The US has finally decided to send an envoy to a commemoration ceremony for the victims of the nuclear bombs it dropped on Japan, wiping out nearly a quarter million people.
The US Ambassador to Japan John Roos is scheduled to attend and lay a wreath “to express respect for all of the victims of World War II,” said a US State Department statement quoted by wire reports.
The development, which does not include an apology, comes 65 years after a mushroom cloud rose over Hiroshima, where an estimated 140,000 people perished instantly as the result of the blast and in the following days and weeks from burns and radiation sickness caused by the so-called ‘black rain.”
The second US nuclear bomb hit Nagasaki on August 9, 1945, killing another 80,000 civilians.
Two decades after the Cold War ended, the US and Russia still have more than 22 000 nuclear warheads between them, and France, Britain, China, India, Pakistan and Israel have a combined total of about 1 000, says the International Commission on Nuclear Non-proliferation and Disarmament.
For the very first time since the atomic bombings, European nuclear powers France and Britain, as well as the UN Secretary, have also decided to participate in the commemorative event this year in what is being called ‘a sign of support for nuclear disarmament.’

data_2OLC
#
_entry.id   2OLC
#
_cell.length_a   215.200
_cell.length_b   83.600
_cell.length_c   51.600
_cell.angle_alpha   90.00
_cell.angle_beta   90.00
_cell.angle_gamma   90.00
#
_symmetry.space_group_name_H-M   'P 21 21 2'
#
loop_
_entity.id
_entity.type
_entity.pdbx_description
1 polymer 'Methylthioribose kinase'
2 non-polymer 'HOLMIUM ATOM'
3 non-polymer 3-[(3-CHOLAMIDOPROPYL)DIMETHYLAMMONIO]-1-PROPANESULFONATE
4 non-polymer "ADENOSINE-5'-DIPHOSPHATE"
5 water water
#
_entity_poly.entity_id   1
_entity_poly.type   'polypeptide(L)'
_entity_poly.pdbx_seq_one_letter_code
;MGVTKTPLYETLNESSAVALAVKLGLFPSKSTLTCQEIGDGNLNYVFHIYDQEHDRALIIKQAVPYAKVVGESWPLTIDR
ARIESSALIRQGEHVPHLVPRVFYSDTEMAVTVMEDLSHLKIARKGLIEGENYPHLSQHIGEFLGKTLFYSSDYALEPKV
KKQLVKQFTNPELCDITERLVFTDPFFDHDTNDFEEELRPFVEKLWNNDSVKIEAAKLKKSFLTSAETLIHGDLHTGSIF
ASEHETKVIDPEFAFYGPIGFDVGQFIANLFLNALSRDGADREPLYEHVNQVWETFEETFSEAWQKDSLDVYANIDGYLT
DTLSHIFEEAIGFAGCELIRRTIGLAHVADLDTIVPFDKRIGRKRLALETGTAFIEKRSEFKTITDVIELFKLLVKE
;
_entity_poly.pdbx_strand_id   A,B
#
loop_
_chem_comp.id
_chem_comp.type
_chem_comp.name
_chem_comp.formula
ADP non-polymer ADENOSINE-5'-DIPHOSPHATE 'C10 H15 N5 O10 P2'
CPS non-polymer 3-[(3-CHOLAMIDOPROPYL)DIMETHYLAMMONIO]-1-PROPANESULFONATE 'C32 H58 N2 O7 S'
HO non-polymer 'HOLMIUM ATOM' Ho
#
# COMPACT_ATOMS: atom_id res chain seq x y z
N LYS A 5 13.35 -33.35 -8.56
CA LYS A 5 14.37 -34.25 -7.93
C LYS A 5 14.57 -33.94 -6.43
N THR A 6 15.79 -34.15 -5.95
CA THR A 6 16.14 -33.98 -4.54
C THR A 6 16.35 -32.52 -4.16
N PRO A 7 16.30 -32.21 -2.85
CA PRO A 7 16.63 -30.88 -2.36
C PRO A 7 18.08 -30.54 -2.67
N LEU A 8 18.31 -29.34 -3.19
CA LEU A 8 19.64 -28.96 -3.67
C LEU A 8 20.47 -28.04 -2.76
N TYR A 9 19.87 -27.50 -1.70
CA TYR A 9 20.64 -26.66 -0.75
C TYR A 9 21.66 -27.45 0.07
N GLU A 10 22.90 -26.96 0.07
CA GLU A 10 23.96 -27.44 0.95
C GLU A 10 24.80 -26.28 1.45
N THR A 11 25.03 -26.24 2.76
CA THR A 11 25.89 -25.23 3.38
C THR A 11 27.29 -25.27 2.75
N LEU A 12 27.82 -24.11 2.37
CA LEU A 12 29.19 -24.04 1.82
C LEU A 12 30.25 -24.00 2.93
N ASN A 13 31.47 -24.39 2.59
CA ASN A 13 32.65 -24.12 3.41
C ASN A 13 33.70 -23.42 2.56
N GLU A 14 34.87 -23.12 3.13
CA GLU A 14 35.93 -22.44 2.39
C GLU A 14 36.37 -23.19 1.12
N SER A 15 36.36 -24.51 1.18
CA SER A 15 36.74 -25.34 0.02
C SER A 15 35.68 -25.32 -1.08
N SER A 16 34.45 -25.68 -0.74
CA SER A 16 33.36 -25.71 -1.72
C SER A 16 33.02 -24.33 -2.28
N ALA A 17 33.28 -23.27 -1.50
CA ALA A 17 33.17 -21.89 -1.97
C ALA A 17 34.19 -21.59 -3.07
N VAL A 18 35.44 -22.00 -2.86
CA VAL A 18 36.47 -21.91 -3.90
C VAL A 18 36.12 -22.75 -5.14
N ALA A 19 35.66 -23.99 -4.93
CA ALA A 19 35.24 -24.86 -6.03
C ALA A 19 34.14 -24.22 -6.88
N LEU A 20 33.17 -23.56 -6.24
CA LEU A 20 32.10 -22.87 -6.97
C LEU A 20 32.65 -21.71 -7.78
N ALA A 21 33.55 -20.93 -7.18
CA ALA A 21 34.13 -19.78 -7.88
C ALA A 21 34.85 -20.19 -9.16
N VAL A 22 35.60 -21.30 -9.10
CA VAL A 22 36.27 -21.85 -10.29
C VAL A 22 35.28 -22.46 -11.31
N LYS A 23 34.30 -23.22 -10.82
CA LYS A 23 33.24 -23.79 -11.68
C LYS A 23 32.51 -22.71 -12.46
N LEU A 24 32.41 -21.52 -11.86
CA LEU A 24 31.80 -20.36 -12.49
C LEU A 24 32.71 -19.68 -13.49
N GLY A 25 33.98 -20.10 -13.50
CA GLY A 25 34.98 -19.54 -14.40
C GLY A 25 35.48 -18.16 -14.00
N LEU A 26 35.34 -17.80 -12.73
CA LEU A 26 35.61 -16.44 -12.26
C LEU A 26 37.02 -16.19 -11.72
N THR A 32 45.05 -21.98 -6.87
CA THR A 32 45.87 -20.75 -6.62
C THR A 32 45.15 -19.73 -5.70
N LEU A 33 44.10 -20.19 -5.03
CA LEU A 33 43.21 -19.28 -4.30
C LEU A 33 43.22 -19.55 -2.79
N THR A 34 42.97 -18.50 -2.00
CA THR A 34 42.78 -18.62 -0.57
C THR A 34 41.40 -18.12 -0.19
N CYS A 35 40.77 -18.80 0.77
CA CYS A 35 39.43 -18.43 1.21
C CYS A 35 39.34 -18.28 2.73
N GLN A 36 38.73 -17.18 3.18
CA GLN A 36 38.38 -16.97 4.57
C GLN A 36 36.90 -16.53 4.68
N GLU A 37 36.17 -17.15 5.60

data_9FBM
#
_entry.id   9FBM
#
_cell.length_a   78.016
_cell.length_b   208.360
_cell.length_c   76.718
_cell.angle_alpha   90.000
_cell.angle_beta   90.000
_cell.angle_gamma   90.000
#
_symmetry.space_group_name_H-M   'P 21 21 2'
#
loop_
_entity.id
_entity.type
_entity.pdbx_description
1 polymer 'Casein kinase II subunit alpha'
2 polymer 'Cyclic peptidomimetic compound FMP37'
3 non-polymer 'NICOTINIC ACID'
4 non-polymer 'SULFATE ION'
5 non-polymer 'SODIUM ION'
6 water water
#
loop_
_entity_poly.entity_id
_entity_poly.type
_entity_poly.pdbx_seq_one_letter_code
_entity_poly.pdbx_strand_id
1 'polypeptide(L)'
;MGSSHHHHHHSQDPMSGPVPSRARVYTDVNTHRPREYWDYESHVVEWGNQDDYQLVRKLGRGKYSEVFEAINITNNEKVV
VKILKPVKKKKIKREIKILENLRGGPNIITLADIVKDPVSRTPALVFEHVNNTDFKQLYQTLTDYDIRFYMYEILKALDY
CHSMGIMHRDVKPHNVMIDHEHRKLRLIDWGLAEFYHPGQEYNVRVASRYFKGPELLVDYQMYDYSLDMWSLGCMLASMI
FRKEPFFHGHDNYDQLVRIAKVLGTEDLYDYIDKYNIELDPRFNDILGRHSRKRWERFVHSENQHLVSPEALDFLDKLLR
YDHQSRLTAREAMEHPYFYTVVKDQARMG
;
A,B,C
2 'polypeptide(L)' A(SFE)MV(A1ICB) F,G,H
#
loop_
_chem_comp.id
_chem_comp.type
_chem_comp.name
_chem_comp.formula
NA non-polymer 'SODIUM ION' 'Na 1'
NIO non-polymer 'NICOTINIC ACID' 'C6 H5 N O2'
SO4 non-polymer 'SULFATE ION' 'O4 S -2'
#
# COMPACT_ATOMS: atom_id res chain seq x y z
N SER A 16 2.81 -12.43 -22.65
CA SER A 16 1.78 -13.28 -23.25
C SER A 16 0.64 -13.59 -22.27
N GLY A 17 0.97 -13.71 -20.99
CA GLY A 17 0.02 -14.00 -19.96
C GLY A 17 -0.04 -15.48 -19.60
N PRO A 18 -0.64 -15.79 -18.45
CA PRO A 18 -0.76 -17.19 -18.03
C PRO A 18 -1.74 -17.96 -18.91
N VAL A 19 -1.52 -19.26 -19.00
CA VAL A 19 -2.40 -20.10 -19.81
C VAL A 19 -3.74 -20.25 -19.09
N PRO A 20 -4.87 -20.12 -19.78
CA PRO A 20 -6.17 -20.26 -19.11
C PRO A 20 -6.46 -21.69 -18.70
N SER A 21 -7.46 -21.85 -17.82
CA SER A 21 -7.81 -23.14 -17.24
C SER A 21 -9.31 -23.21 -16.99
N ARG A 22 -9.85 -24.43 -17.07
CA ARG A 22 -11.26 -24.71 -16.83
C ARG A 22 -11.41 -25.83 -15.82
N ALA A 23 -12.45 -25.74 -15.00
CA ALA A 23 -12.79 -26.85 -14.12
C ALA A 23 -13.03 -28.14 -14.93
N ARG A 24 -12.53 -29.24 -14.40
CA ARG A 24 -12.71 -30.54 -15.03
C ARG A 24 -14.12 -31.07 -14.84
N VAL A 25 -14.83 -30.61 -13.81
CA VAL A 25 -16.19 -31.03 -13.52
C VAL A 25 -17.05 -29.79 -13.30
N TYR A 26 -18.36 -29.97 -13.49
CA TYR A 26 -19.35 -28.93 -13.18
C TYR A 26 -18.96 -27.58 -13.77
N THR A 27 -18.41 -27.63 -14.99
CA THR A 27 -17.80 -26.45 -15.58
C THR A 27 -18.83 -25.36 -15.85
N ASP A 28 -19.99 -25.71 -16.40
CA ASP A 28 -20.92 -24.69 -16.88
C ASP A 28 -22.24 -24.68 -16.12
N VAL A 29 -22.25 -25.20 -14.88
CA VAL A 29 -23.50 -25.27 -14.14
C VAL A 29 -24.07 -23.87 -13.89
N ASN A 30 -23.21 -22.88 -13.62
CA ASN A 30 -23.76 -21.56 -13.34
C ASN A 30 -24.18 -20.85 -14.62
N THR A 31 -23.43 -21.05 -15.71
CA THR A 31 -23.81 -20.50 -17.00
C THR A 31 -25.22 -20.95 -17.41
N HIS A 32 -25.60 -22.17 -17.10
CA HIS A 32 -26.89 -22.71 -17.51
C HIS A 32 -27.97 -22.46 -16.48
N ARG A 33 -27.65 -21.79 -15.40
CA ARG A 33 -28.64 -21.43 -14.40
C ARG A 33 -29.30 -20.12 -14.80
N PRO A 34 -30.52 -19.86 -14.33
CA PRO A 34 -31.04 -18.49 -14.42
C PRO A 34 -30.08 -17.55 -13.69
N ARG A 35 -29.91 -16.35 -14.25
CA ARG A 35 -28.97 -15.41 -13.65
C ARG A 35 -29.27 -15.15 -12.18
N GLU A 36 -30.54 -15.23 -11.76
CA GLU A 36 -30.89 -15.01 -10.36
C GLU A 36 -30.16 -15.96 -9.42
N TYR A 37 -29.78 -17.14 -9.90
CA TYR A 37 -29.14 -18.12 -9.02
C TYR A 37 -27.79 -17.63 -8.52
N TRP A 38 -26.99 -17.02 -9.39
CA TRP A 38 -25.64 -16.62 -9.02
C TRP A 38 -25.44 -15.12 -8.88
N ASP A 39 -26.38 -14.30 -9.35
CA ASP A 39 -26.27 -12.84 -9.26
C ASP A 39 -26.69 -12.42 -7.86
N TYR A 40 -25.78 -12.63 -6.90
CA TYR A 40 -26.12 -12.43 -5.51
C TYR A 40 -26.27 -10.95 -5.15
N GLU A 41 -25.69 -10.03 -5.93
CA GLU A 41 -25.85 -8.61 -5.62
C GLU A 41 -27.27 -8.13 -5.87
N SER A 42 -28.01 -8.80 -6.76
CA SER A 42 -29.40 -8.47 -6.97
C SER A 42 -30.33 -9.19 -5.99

UN spokesperson Martin Nesirsky said Secretary General Ban Ki-moon wanted to draw attention to “the urgent need to achieve global nuclear disarmament.”
The US has never apologized for the twin attacks, which most Americans, according to surveys, believe were necessary to bring a quick end to the war.
“They best thing they could do would be to apologize,” said Terumi Tanaka, who survived the 1945 atomic bombing of Nagasaki at age 13 and is now secretary-general of the Japan Confederation of A- and H-Bomb Sufferers Associations. “But I doubt that is going to happen.”
“We welcome the visit. But without an apology, it is difficult for us,” he said. “We aren’t asking for reparations. We simply want the U.S. to apologize and get rid of its nuclear arsenal.”